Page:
Affordability: As the CCI has grown and evolved, one of the most striking changes has been the vastly increased involvement of health systems and hospitals. Today, all the major retail clinic operators, including MinuteClinic, Healthcare Clinic in select Walgreens, The Little Clinic, RediClinic, and Target Clinic, have strategic partnerships with hospitals to enhance clinical quality and access, as well as service expansion opportunities for chronic disease management and maintenance. As many of them are gearing up for accountable care organizations, the clinics are seen as strategic partners.

Although several health systems were very early adopters of retail-based health care and were among the founding members of the CCA (eg, Aurora, Geisinger, Sutter), the majority of the first CCC operators were private corporations. In recent years, however, a large number of health systems have entered into the retail-based health care space in 1 of 2 main capacities: (1) direct operator of CCCs in partnership with a retail host store; or (2) a partner to another CCC operator, providing collaborative physicians and allowing for more streamlined transition of patient care from episodic to ongoing.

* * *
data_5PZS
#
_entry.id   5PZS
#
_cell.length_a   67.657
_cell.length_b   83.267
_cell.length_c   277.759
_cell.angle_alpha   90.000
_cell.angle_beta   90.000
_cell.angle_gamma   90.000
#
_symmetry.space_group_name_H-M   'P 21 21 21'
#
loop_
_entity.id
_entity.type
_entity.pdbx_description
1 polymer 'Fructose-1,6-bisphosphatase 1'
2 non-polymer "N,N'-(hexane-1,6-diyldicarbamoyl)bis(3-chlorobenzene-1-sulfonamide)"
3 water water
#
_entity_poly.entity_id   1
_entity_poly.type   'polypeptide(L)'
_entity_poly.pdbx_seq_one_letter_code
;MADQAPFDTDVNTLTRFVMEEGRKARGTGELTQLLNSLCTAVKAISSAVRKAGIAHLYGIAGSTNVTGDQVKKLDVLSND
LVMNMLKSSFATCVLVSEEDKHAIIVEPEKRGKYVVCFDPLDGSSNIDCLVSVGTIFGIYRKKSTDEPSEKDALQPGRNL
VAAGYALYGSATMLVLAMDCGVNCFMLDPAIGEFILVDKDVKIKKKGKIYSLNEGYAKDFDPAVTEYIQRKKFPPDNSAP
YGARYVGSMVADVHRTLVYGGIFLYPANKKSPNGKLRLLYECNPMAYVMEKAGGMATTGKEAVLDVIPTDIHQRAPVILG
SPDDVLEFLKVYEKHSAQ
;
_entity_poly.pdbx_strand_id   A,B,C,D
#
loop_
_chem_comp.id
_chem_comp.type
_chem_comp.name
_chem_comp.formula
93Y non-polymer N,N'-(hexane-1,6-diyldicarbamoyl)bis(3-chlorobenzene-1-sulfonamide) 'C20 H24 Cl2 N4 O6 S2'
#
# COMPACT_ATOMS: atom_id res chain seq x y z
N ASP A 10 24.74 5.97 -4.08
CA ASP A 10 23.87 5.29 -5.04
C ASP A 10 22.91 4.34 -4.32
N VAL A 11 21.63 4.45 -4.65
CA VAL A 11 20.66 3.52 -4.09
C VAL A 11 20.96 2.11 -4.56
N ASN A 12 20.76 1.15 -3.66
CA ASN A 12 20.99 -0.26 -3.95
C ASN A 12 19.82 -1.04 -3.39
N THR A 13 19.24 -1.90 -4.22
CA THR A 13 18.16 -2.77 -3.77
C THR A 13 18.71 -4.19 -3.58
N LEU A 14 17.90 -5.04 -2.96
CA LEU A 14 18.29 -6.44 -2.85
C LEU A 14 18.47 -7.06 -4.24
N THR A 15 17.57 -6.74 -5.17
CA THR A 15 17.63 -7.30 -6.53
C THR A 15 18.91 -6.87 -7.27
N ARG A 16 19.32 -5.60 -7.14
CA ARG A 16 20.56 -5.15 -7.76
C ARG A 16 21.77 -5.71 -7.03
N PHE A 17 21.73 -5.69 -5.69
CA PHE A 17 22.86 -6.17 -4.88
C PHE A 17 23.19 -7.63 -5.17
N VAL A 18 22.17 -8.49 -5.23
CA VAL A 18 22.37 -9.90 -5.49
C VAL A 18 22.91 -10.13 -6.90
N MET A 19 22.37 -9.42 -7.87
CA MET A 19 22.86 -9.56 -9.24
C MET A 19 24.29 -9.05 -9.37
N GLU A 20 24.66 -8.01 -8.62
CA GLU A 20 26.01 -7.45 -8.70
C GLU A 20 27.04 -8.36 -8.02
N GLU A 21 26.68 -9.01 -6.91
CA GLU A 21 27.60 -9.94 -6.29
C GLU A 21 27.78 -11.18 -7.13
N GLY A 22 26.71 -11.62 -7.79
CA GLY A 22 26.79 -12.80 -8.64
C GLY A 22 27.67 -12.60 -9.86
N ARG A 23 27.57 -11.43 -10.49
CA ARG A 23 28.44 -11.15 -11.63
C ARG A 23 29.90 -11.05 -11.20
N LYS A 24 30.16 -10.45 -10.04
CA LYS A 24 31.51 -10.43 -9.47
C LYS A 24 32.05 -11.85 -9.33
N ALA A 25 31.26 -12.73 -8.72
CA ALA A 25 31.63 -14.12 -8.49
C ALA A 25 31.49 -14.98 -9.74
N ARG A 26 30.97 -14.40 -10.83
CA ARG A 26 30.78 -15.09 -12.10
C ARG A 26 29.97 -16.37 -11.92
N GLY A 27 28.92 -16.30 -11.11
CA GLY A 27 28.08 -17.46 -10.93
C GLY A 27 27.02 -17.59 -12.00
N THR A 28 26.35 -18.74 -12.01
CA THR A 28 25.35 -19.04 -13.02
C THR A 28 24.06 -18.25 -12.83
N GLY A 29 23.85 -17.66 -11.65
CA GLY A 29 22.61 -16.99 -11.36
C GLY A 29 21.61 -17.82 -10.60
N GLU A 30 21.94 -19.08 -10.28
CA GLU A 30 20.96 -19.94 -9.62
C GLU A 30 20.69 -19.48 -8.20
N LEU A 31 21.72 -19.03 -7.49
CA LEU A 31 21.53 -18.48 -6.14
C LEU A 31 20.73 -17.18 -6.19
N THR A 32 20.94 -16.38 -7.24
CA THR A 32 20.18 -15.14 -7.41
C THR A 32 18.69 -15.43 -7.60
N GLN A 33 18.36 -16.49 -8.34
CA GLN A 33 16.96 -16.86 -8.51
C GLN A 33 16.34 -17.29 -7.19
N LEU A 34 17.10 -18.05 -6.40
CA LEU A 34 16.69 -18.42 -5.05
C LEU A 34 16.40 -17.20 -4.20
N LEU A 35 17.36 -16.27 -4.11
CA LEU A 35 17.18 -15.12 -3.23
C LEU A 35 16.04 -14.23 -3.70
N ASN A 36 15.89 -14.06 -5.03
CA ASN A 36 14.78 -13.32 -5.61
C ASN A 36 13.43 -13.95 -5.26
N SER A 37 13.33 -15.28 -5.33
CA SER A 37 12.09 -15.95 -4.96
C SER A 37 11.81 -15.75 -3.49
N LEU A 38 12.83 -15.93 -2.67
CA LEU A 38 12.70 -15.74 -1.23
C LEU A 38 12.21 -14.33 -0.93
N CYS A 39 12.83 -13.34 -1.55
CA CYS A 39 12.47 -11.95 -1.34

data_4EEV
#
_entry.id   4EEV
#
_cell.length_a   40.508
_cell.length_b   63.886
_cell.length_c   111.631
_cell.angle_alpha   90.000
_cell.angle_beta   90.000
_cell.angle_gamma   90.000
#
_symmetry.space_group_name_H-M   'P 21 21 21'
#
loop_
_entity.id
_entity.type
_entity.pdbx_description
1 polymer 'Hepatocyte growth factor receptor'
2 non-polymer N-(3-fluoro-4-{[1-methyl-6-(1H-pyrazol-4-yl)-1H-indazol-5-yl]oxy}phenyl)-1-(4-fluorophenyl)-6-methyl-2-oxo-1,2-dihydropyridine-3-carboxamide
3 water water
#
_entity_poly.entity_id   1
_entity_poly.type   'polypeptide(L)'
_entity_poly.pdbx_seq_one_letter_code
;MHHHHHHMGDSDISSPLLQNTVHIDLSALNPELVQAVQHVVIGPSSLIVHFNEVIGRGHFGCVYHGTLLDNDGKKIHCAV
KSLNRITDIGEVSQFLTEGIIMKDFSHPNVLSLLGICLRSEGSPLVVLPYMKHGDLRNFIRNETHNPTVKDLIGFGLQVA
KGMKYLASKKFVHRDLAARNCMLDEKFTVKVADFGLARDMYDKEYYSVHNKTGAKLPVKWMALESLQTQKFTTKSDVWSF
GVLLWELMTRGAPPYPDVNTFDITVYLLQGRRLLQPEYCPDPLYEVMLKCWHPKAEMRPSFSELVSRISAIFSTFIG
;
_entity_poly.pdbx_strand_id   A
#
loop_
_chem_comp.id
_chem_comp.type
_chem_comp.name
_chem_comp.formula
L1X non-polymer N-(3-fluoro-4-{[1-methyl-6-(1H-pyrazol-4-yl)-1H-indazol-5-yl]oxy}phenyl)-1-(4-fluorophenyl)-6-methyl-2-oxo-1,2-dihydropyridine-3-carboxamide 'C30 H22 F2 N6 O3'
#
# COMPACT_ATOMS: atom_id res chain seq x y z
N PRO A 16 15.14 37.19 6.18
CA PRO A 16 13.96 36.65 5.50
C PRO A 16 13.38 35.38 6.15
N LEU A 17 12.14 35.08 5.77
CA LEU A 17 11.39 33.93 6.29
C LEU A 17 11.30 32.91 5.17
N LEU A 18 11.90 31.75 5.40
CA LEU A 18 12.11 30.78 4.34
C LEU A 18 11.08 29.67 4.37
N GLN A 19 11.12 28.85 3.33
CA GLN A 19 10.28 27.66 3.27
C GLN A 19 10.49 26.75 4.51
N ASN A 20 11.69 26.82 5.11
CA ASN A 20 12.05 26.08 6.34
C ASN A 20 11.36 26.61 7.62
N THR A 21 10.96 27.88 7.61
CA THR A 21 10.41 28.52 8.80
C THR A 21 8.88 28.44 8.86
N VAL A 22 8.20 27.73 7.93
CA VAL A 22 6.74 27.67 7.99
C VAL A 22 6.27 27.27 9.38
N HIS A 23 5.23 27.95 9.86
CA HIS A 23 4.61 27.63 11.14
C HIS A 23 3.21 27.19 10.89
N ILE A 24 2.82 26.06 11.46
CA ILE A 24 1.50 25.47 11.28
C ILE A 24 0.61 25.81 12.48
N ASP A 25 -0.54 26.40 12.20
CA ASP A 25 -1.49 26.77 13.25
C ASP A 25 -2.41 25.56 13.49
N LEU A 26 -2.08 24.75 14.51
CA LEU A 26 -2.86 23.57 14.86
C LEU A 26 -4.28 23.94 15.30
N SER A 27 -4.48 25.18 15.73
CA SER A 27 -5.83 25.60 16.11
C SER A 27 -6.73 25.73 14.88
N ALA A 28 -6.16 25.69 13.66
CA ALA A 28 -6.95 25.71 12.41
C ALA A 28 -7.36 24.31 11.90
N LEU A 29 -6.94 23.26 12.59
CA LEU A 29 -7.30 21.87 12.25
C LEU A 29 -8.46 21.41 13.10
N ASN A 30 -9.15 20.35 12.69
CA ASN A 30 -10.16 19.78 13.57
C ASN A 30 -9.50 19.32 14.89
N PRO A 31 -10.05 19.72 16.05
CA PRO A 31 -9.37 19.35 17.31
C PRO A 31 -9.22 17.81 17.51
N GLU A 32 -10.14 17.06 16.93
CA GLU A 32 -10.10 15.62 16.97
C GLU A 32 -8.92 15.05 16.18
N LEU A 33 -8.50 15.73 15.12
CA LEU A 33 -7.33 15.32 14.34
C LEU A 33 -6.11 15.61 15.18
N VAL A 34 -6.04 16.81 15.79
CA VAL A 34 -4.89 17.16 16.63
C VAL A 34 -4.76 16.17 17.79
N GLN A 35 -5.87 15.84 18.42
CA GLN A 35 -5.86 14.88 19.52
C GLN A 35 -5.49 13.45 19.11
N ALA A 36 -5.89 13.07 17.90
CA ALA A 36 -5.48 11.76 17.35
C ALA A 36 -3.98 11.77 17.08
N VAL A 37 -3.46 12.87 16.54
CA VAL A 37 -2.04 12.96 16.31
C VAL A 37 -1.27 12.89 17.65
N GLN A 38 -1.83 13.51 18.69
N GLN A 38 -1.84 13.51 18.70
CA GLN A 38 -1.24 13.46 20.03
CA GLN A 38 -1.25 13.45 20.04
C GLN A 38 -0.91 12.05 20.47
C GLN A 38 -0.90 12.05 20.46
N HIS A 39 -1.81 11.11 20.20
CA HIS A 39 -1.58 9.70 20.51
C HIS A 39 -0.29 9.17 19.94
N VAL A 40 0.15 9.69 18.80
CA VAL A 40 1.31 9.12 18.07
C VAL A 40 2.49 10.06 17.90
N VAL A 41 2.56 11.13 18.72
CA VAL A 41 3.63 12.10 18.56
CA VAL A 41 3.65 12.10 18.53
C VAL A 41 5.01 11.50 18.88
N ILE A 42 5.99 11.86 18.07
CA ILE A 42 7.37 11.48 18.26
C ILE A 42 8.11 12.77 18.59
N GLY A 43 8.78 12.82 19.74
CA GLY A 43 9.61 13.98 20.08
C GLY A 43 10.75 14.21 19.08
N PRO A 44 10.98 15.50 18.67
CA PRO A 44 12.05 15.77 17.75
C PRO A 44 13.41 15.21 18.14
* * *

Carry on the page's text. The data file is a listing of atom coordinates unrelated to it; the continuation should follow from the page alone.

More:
The CCI believes strongly in the transparency of medical costs, and this sets the clinics apart from traditional medical delivery systems. Consumers are the first to point out that they like the fact that clinics visibly post their health care services, treatment costs, and information about their providers, whether at the clinic or on the clinic’s website. The basic cash cost for a visit to a CCC averages $75. Up to 40% to 50% of the people using these clinics don’t have an existing medical home. This makes the CCCs the lowest cost unsubsidized provider of care.4